He said the government was no longer generating power “except with the NIPP plants that it is completing and handing over”

“There are two plants, one was grey that’s Geregu I and has been sold while the other was red and white that’s Geregu II. Geregu I have been sold, just like the other power generating plants. The sizes of those power plants are quite impressive. Smaller power plants that can do 5 ,10,20 MW are part of what we expect will come on stream as we go on but their ability to come on stream depends on ability of consumers to pay.”

He said no one would be encouraged to invest in a business unless the investor has an assurance that he would recoup his investment.

His words: “That is where the issue of tariff is. So, tariff review is not necessarily government or NERC delivering an ultimatum of take it or leave it. That’s not it; that’s not the situation. It’s a practical choice and as a new administration, this is the first major policy that we have made.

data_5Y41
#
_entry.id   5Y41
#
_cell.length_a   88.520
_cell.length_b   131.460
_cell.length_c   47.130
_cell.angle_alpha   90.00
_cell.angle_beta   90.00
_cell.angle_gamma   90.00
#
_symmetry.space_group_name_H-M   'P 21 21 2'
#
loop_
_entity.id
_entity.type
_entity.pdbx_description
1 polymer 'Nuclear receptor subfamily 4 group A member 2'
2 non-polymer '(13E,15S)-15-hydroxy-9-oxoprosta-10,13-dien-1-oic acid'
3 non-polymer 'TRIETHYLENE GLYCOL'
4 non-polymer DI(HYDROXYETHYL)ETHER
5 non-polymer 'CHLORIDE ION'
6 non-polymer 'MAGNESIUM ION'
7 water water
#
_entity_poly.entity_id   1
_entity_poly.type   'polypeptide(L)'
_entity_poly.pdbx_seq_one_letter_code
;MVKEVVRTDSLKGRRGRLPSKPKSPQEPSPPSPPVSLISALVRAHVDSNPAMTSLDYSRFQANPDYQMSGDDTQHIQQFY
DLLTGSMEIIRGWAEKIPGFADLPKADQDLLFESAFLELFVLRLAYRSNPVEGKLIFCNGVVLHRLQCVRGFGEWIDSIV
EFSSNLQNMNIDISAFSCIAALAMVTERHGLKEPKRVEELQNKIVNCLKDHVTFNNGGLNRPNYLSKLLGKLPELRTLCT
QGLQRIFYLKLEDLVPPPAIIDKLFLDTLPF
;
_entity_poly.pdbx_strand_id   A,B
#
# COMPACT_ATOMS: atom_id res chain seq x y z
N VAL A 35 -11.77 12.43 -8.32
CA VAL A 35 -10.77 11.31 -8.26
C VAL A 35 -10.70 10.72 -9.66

“So, all of what has happened was inherited. The option before us is to start from the beginning or repair and manage what you have. It’s like a chess game that you did not start, you are now in the middle, somebody has played the game to the half way and you must continue.

“May be your first move you might lose your Queen or your Knight or your Rook, but if there is a game plan to ultimately capture the opponent’s King, then play on.”

The minister, however, noted that the power sector would receive the necessary boost if the new tariff was accepted.